Dewey Demonstration Gardens: Pollinator Garden
As we mentioned in a previous post, the conservancy has embarked upon a project to develop a demonstration garden project at Dewey Square. There are four parts to the project:
- Pollinator Garden
- Raised Edible Garden & Outdoor Classroom
- Rain Garden
- Urban Composting Area
We’ll be exploring each of these project components in greater depth. To learn more about the four-season interest garden, we stopped by to talk with Darrah, part of the horticulture team at the conservancy.
Darrah, what’s the goal for the demonstration garden?
We want the garden to serve as a great example of a sustainable and beautiful urban space. We have raised vegetable beds, pollinator plants to attract beneficial insects, native plants of the Northeast USA, unusual edible plants and shrubs, and even wildlife habitat. The goal is to create a space that is visually lively all year round and provides an educational playground for sustainable garden practices. With that combination, we can create a learning laboratory for our Green and Grow apprentices, interns and members of the public who enjoy the Greenway every day.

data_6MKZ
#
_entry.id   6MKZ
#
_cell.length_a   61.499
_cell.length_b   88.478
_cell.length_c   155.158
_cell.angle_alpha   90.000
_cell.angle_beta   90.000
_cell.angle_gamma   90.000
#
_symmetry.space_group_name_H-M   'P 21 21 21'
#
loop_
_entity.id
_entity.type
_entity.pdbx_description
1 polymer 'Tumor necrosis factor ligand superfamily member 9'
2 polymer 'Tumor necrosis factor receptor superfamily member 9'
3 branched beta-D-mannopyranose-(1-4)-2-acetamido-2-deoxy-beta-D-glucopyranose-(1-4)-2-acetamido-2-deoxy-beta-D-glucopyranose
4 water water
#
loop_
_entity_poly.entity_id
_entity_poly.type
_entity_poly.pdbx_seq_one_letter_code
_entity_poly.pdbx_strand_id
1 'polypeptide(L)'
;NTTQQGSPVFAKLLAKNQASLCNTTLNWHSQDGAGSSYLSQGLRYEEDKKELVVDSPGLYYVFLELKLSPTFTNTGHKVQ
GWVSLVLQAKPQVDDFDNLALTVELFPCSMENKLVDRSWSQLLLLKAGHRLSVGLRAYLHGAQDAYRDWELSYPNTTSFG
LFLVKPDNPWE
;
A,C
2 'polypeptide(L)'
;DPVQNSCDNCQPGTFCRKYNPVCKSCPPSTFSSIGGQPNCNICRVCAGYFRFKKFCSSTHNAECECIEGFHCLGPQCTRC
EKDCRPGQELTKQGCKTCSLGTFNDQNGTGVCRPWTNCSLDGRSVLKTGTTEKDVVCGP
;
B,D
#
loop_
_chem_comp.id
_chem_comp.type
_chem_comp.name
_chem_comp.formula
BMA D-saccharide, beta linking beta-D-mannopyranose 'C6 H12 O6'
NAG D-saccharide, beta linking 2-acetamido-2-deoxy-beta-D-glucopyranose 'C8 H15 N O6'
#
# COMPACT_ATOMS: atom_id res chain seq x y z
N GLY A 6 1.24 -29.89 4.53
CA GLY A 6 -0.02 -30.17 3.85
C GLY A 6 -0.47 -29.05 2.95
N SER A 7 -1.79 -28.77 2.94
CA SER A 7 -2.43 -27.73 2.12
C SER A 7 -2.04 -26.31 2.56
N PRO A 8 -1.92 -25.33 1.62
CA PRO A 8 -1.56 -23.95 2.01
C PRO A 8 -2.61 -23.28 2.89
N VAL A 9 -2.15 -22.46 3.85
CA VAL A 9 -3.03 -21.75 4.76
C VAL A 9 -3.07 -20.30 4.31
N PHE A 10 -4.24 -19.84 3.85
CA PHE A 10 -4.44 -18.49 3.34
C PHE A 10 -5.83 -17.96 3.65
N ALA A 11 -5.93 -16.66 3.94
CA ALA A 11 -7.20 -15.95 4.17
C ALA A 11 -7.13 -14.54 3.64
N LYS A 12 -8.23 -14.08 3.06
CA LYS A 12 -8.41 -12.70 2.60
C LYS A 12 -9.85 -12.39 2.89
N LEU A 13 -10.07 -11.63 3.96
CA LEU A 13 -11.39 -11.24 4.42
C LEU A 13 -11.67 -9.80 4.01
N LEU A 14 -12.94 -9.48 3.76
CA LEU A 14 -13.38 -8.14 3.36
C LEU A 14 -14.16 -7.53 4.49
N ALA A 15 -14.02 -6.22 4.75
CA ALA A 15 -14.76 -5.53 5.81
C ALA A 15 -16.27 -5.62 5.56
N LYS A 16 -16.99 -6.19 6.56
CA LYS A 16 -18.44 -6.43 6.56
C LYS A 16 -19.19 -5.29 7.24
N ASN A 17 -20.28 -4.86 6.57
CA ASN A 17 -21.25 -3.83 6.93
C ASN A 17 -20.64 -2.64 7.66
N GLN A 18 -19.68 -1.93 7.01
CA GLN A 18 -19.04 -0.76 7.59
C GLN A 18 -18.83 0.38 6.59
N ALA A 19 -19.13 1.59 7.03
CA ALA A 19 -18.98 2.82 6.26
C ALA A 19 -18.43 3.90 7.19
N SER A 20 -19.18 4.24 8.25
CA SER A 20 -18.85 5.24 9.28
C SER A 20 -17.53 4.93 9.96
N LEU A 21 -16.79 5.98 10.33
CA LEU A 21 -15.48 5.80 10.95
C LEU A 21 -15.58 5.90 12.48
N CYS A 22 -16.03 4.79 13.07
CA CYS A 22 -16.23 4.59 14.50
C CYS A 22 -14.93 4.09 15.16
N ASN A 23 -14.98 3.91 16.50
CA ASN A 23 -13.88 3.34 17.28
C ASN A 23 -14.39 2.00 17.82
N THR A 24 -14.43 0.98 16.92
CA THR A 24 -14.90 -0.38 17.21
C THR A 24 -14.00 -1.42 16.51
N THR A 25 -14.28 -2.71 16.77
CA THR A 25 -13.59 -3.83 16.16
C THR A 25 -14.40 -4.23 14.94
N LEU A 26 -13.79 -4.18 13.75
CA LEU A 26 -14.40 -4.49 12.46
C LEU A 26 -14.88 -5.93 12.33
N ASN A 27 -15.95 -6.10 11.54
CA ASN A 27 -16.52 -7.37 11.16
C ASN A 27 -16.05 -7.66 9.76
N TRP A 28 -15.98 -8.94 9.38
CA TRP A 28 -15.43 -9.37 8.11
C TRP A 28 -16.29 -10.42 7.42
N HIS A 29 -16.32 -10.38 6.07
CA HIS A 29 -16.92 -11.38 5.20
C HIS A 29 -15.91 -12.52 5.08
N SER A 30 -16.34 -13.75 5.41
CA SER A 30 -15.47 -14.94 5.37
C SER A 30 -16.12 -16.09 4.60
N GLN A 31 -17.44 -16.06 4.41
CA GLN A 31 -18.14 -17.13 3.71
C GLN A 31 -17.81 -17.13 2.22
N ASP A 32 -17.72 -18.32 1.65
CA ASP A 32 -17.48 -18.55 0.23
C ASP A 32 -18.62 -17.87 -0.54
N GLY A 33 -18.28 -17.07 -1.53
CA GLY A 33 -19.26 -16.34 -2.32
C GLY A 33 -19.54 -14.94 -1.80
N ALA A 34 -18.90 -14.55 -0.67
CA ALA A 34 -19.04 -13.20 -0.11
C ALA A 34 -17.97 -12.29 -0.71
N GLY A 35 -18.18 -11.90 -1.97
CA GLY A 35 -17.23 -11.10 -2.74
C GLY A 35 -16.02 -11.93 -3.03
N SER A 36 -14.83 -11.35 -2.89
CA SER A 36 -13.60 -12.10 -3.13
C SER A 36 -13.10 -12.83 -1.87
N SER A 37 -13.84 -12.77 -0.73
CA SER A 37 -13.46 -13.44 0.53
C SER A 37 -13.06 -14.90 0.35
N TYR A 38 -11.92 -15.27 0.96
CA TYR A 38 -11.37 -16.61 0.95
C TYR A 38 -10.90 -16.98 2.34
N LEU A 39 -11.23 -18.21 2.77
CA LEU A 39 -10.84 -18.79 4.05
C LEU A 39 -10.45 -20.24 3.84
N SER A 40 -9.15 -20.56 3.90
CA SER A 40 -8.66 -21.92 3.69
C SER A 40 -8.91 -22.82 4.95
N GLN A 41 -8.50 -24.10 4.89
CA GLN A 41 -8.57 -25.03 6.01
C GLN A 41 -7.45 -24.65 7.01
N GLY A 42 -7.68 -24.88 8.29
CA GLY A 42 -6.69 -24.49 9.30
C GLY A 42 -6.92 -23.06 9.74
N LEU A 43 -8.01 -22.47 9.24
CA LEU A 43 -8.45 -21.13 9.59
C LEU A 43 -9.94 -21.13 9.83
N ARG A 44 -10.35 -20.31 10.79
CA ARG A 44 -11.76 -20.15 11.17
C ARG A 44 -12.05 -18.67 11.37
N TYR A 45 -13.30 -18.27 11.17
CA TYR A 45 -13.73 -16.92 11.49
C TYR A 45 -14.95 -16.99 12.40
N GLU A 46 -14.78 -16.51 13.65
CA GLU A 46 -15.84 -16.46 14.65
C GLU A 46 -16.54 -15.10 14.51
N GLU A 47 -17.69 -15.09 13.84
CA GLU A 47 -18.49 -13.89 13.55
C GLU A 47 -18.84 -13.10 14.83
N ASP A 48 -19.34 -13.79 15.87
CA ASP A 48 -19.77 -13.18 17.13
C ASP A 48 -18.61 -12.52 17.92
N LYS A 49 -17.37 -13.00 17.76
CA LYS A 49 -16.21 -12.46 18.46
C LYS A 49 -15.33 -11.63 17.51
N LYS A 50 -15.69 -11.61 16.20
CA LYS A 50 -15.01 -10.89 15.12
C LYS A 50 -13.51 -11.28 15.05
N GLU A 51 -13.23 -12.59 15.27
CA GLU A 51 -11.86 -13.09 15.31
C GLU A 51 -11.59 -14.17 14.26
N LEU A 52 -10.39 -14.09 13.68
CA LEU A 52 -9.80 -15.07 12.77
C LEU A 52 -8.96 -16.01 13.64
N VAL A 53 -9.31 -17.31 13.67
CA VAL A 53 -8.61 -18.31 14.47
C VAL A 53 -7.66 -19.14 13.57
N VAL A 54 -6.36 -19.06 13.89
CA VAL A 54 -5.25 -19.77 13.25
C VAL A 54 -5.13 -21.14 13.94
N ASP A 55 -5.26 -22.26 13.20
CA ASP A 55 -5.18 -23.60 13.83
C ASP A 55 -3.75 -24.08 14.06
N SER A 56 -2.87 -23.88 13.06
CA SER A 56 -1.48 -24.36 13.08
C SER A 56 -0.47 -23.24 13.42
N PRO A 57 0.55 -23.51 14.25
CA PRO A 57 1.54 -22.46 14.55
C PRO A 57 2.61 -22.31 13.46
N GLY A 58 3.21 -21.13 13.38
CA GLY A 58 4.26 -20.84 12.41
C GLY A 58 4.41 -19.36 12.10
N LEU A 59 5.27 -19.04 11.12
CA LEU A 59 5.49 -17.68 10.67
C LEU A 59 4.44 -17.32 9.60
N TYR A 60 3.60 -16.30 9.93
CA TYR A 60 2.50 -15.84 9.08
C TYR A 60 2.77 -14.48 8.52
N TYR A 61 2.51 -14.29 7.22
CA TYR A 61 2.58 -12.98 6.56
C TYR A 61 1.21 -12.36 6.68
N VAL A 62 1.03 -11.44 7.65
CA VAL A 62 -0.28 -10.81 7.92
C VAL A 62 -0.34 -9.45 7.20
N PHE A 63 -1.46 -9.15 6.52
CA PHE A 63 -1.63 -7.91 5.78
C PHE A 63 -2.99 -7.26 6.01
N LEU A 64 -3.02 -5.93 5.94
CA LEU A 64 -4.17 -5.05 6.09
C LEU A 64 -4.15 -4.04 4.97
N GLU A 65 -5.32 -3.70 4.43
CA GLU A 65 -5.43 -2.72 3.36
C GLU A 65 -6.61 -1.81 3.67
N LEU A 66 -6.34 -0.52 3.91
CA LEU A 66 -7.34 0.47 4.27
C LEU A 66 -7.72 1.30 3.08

What’s the process you followed to choose the right mix of plants?
I started by thinking about bold colors, four season edibles, and structure, factoring in the garden site limitations as well as the ecological principals we wanted to illustrate. I worked with our Green and Grow apprentices to select pollinator plants and annuals, including 12 varieties of sunflowers.
By pairing selected color combinations with bloom sequences, heights and textures, we soon had a full palette of plants. Then, I brought out my red editing pen and put on my maintenance hat. By carefully considering maintenance needs, budget and plant availability, I refined the initial design to a workable plan.
What role is the seemingly crazy weather playing in all of this?
The weather has not affected the planning process very much yet. I am sure it will have an impact on what plants are ready at the nurseries in mid April.
Tell us a bit on how you came to work at the conservancy?
I worked at a wonderful rare plant nursery on the west coast for ten years, then 8 years working in private gardens and estates in Seattle, Maine and the North Shore. I was ready for a change of scene, and keen to work in a more public arena. The Greenway parks are new, still changing and developing, offering me an excellent opportunity and challenge to work in a dynamic, urban, and energized environment.
What’s your favorite plant(s) that you are looking forward to seeing in the demonstration garden?
There is never ONE favorite ! Look for dahlias, cardoons, new butterfly bushes and maybe a giant pumpkin as the season progresses.